Cancer Council Australia

Annual Review 2015-2016

Cancer in Australia

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How many Australians get cancer?

At current rates, 1 in 2 Australian men and 1 in 3 Australian women will be diagnosed with cancer by age 85. 

The Australian Institute of Health and Welfare estimated 127,000 new cases of cancer would be diagnosed in Australia in 2015. By 2020, the number of new cases in Australia each year is expected to rise to 150,000. These numbers do not include non-melanoma skin cancers.*

More than half (55%) of new cancers diagnosed are in males and nearly 6 in 10 (58%) new cancer cases diagnosed are in people aged 65 years and over.

Most common cancers

According to estimates from the Australian Institute of Health and Welfare, the most commonly diagnosed cancers in 2015 were:

  • prostate cancer (17,250 cases)
  • bowel cancer (17,070)
  • breast cancer (15,740)
  • melanoma (12,960)
  • lung cancer (11,880)

These five cancers accounted for over 60% of all cancers diagnosed in Australia.

Cancer deaths

Cancer is the leading cause of fatal disease burden in Australia, a measure that refers to years of life lost. Cancer is the second leading cause of death in Australia, responsible for about 3 in every 10 deaths overall.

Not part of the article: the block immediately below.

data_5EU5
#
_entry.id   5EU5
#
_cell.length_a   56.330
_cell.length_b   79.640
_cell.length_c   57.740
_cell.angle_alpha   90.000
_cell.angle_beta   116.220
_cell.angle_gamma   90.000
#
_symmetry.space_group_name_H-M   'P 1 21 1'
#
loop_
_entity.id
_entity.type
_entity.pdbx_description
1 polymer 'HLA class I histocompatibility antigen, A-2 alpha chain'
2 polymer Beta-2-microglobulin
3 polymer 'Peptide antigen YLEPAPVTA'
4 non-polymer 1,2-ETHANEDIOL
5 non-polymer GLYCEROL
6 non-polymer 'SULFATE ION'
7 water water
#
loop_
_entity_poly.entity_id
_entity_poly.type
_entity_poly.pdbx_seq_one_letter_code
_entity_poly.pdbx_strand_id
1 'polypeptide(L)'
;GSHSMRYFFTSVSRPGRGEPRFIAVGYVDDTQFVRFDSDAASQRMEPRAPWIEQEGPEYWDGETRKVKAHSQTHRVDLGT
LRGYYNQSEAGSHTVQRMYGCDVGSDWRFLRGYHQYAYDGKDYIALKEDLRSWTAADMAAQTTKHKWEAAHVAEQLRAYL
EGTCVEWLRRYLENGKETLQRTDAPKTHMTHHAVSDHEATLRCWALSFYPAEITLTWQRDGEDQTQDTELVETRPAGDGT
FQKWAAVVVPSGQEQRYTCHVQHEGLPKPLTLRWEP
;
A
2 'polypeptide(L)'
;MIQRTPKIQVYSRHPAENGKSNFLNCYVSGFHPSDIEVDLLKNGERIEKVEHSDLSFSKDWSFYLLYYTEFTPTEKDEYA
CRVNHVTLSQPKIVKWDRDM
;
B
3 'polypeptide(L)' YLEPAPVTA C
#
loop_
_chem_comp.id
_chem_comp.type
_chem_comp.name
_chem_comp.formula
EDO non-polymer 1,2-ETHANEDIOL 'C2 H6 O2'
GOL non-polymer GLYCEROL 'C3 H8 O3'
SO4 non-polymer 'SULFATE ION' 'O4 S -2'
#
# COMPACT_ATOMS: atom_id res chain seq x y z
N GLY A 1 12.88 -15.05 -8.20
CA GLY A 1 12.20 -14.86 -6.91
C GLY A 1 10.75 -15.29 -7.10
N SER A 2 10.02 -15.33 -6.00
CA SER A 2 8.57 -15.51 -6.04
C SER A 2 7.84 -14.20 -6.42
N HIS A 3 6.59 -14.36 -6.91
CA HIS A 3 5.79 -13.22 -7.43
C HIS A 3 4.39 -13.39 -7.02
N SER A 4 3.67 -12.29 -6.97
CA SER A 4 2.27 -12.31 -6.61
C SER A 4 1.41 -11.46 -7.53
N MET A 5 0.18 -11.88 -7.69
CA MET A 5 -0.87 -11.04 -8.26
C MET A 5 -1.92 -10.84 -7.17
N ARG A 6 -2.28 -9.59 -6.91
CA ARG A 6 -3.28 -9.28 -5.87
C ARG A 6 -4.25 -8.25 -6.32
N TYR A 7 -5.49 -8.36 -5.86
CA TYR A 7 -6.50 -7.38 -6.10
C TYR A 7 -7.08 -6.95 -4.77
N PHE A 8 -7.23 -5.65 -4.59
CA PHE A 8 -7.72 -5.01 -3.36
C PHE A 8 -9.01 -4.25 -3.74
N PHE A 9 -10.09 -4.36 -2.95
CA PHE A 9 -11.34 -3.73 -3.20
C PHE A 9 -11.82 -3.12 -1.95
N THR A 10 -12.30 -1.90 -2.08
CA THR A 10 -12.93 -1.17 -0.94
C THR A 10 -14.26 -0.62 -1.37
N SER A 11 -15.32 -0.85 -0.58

In 2013 (the latest data available) there were 44,108 deaths from cancer.

Lung cancer remains the leading cause of cancer deaths in both men and women, causing an estimated 8,790 deaths in 2015. The next most common causes of cancer death were bowel (4,120 deaths), prostate (3,440), breast (3,065) and pancreatic (2,710) cancers.

Cancer survival

More than two-thirds of people diagnosed with cancer (66% of males and 68% of females) now survive more than five years after diagnosis.

Over the past 30 years, five-year relative survival for people diagnosed with cancer increased from 47 per cent to 67 per cent (for all cancers combined).

*Although the incidence of non-melanoma skin cancer is not recorded by cancer registries, Medicare data indicates that more than 430,000 people are treated for one or more non-melanoma skin cancers each year. A total of 512 people died from non-melanoma skin cancer in 2012.

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This page was last updated on: Monday, August 8, 2016